Why do we go through the charade of making idol promises to ourselves each year that are usually dismissed or forgotten by the time the effects of New Year’s Eve have worn off? Have you ever noticed all the new faces in the health clubs in January, sporting the cross trainers and workout wear acquired over the holidays? Most will have abandoned their physical aspirations come spring.
Making resolutions for the upcoming year is a time honored tradition with roots tracing back to Babylonian times. In 153 BC, Janus, the mythical King of early Rome was placed at the head of the calendar. Janus was always depicted with two faces, one looking back on past events, the other forward to the future. The early Christians believed the first day of the year should be spent reflecting on past mistakes and resolving to improve oneself in the coming year. Today, many people look at the New Year as a chance to start over, to rid themselves of bad habits and take on a fresh, positive way of life. Hence the modern day New Year’s resolution that generally encompasses everything from self improvement to improved finances.
As you reflect professionally on the past year and look forward to the next, take time to recognize past accomplishments that had a positive impact on your business. As you consider areas you would like to improve on for the upcoming year, focus on goals, objectives and initiatives that are attainable and realistic. I want to avoid offering up a smorgasbord of suggestions that would most likely be forgotten as quickly as last season’s markdowns. However, here is one resolution that every merchant should make each and every year.
Resolve to: Sell more merchandise more quickly!
That’s it! Resolution making, at least from a business standpoint, is over. Here’s why. Selling more of your inventory more quickly achieves a multitude of favorable results. First, you have resolved to have a sales increase. This increase will be driven not by profit-stealing markdowns of old goods, but by fresh new products, which by now we all should recognize is the catalyst to increased revenue. Second, we have resolved to sell said products more quickly, which translates into faster inventory turnover. Supporting this resolution is accurate open-to-buy planning by store and classification, properly timed deliveries, identification of hot selling items for timely reorders when possible, and dealing with slow selling inventory through stock balancing or in-season markdowns as soon as problems arise.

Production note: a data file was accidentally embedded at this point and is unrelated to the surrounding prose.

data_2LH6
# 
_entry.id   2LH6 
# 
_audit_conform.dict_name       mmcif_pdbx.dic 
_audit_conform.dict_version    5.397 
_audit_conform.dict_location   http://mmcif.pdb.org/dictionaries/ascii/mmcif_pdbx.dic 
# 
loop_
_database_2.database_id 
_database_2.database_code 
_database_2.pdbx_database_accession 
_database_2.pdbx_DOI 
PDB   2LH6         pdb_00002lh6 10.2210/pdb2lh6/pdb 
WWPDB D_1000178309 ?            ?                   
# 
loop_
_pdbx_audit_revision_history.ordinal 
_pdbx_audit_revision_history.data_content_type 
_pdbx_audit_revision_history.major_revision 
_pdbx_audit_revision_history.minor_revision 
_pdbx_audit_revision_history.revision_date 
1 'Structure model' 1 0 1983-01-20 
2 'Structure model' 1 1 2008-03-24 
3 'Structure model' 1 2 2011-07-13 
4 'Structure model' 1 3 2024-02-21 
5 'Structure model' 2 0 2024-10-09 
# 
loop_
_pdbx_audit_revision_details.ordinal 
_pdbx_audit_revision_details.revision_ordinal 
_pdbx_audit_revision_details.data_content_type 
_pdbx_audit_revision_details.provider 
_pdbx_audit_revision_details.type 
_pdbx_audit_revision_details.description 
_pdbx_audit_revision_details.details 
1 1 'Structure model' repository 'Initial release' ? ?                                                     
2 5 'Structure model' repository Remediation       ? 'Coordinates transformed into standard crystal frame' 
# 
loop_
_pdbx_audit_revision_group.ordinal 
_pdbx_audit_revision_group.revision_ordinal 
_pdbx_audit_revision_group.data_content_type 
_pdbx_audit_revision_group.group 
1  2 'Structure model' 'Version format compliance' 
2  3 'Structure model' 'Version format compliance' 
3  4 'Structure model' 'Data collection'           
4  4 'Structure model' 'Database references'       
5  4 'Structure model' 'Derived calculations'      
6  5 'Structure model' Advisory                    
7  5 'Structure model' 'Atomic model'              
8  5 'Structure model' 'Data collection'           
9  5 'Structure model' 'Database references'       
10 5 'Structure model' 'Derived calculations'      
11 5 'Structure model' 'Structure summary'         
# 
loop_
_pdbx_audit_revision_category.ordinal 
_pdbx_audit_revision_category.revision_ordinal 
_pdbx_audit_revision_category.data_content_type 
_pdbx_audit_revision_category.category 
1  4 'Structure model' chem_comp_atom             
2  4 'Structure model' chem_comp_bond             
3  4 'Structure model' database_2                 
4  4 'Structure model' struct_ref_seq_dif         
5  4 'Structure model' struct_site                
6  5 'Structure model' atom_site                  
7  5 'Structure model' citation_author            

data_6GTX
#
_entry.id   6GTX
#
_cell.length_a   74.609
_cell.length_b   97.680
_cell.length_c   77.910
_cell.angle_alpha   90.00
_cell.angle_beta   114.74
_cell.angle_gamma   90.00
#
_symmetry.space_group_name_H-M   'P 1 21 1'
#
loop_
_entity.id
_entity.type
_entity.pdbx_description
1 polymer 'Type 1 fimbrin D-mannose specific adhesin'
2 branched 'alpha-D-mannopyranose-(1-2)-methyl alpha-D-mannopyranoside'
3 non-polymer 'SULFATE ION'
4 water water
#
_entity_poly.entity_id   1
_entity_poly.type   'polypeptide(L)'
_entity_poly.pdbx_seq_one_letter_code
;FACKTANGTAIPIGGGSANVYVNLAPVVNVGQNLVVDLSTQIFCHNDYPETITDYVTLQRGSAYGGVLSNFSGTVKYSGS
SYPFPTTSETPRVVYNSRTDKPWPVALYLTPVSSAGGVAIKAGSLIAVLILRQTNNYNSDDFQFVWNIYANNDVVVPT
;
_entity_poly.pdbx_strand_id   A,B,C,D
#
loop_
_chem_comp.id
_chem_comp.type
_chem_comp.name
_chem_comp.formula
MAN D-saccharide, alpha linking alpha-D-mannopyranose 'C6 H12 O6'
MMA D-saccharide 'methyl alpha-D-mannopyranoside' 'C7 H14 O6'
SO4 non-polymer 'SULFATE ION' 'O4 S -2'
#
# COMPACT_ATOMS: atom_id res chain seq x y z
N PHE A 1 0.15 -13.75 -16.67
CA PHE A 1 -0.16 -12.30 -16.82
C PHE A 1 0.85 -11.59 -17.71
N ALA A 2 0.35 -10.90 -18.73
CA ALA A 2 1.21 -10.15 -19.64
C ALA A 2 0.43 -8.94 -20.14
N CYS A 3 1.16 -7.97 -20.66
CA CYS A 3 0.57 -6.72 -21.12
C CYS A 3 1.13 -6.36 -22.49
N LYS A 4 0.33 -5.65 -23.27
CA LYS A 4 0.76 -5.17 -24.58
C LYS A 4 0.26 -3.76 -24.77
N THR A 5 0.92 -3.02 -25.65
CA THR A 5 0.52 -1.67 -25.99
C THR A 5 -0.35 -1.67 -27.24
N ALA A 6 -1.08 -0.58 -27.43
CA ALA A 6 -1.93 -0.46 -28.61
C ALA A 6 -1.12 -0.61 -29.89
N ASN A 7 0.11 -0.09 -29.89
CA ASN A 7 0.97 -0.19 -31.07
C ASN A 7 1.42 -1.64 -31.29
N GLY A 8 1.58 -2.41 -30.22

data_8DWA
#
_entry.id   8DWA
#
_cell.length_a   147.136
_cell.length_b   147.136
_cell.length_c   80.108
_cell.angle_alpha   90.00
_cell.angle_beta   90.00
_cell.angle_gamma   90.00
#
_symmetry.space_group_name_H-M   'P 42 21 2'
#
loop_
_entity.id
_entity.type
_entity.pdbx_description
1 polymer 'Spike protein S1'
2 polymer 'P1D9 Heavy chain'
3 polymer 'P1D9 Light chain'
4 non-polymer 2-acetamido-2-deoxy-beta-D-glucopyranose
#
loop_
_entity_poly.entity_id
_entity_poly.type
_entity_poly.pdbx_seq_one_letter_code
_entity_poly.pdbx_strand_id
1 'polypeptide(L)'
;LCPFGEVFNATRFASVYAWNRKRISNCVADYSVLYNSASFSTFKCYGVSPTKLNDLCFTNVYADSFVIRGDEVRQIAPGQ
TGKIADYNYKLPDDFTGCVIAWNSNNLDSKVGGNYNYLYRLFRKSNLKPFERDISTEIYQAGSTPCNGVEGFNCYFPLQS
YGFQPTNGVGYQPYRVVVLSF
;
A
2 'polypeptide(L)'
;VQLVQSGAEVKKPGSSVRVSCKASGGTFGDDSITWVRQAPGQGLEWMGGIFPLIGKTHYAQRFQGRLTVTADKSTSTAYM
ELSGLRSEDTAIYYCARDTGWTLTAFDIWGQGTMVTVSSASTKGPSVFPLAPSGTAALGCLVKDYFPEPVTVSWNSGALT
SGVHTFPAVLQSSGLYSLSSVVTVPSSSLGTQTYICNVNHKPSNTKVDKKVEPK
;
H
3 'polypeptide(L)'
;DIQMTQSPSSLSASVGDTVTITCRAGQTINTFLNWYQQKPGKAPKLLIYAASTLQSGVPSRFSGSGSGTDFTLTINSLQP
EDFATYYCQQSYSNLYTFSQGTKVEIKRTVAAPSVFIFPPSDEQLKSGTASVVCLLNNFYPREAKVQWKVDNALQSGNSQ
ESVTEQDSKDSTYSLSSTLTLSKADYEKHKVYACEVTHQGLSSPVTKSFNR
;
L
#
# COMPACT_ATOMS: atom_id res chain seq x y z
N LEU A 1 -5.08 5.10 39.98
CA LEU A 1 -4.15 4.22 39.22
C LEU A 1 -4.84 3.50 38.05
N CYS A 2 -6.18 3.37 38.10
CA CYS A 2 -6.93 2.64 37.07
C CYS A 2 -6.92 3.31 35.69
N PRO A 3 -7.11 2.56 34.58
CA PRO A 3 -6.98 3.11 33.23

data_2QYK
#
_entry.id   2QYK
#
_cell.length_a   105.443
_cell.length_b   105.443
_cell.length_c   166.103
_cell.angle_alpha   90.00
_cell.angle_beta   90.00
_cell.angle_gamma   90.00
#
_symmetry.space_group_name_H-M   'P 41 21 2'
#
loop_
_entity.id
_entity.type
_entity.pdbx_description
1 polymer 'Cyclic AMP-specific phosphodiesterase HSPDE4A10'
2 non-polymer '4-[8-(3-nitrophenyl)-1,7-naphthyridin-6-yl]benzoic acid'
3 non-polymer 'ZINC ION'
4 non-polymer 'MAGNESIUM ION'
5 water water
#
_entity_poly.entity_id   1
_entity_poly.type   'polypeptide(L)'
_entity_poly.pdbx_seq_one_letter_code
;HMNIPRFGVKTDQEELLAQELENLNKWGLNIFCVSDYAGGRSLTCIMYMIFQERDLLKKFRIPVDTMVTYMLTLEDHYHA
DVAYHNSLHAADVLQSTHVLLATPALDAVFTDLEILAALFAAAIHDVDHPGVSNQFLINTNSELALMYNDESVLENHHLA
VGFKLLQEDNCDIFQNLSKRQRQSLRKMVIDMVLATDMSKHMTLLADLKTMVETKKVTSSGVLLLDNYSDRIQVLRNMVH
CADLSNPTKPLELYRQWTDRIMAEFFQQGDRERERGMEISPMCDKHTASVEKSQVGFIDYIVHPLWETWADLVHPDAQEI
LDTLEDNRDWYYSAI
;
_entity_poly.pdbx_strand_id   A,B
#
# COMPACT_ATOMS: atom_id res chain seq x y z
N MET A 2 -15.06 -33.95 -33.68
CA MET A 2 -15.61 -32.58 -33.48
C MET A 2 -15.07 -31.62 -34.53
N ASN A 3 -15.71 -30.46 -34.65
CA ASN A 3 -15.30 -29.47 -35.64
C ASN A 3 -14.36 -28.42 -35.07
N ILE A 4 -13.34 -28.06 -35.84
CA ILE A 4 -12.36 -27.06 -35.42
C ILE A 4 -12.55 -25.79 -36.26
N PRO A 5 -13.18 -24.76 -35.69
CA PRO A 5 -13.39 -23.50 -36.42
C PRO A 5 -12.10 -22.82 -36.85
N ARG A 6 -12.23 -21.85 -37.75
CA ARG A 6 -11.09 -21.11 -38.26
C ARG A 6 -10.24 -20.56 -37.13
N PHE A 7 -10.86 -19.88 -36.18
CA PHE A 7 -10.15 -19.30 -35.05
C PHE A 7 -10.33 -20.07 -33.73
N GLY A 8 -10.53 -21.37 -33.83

Added byproducts to increased sales and faster turnover are better margins, stronger cash flow, reduced operating expenses as a percentage of sales, and an elevated Gross margin return on investment (GMROI). Gross margin is enhanced for the simple reason that the newer the products, the greater likelihood of the product selling at full price. Every retailer should be cognizant of the fact that new goods, timed properly have the best chance of selling quickly. Allow me to explain turnover in the simplest way possible: preferred several small invoices for deliveries on a consistent basis versus a few large ones due all at once. If you can accomplish this, turnover can be improved, providing you are not a chronic over buyer due to poor inventory planning, lack of discipline, or both. Operating expenses are expressed as a percentage of sales. When sales go up, operating expense percentage goes down, and net profit goes up. GMROI increases due to additional gross margin dollars being generated through more profitable sales along with a lower average cost inventory. Simple arithmetic.
Just as the early Romans approached each new calendar cycle by looking both backwards and forwards, if we embrace the benefits gained through retrospect to help guide our future path, we will be better prepared to receive the challenges of the coming retail year.
Here’s wishing you a Happy, Healthy and Prosperous New Year!
Ritchie Sayner is Vice President of Business Development for RMSA Retail Solutions. Ritchie Sayner is Vice President of Business Development for RMSA Retail Solutions. Contact Mr. Sayner at firstname.lastname@example.org or 816-505-7912.Sayner at email@example.com or 816-505-7912.